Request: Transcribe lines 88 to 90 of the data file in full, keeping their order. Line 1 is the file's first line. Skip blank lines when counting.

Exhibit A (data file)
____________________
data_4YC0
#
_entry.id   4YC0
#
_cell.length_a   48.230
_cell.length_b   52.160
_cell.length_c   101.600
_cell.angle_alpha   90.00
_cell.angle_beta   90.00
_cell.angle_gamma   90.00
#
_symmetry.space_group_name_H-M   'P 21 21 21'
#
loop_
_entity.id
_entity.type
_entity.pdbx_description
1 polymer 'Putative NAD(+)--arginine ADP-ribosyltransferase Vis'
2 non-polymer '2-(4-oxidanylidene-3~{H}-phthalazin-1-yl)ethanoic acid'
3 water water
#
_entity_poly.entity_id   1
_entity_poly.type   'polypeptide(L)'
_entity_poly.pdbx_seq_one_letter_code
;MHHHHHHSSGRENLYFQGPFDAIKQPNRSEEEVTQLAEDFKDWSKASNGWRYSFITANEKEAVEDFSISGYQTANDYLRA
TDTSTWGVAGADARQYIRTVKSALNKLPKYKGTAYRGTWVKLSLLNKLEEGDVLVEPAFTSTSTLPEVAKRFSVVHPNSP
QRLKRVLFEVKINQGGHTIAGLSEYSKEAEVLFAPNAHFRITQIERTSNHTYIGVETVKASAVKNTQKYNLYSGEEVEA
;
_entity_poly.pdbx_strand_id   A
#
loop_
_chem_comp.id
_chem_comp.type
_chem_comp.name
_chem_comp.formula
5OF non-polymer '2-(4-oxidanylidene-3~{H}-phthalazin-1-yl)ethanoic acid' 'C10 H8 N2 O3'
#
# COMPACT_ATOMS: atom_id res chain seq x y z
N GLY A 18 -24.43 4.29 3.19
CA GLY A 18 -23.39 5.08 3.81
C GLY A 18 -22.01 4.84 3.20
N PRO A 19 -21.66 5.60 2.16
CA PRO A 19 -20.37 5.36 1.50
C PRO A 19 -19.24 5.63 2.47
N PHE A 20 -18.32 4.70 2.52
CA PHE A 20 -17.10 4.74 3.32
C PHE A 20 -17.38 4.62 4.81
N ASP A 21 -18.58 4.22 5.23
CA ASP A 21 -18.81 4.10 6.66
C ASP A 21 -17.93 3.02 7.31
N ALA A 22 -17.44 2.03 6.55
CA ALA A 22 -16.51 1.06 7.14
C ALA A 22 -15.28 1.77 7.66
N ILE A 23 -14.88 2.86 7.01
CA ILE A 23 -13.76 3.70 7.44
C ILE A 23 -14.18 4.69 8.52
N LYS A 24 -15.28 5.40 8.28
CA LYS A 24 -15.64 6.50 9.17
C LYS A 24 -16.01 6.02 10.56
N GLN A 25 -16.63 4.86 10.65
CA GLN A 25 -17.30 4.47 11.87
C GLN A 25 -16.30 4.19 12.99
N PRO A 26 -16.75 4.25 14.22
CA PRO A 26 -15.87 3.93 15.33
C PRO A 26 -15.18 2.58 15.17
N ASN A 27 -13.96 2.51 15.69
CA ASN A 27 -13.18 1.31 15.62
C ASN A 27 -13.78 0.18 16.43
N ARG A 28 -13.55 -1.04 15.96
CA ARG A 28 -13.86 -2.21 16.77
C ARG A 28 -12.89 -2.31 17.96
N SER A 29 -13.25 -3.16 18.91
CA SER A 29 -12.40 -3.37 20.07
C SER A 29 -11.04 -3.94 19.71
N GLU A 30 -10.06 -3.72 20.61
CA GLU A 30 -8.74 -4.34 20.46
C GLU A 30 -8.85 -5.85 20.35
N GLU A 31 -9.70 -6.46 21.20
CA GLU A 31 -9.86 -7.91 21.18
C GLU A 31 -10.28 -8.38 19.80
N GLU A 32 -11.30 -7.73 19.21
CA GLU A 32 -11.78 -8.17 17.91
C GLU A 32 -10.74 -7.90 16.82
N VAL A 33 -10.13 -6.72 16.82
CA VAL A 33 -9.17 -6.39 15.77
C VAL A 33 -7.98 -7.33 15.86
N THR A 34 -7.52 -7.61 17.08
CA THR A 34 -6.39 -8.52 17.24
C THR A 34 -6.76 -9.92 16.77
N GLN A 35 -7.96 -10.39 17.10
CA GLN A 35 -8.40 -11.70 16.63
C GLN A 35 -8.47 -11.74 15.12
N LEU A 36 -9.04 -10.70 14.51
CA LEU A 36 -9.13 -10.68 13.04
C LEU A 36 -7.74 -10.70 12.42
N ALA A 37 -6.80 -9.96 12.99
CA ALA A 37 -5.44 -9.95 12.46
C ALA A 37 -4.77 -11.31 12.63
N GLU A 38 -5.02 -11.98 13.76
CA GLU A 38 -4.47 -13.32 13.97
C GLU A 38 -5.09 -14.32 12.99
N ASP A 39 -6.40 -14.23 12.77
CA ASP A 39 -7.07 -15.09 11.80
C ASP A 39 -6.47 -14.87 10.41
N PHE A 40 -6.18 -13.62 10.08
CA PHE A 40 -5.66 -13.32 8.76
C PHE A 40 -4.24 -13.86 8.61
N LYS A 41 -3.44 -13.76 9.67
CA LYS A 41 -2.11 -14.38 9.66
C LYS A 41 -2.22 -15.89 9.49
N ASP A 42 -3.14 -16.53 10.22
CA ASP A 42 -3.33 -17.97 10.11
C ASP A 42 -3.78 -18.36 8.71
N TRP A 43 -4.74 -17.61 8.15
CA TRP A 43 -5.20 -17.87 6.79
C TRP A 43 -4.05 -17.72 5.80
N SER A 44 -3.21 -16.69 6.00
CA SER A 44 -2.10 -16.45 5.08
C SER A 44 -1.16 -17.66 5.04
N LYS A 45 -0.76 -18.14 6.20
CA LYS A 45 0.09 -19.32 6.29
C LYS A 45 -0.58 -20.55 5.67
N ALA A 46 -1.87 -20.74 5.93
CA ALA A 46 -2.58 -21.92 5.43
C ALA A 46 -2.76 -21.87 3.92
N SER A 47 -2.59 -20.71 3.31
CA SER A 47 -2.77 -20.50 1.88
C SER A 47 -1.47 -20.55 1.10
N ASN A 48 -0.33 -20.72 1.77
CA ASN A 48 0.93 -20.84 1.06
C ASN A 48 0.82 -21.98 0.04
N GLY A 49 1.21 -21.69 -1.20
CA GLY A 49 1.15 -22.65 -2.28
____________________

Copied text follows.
CA THR A 34 -6.39 -8.52 17.24
C THR A 34 -6.76 -9.92 16.77
N GLN A 35 -7.96 -10.39 17.10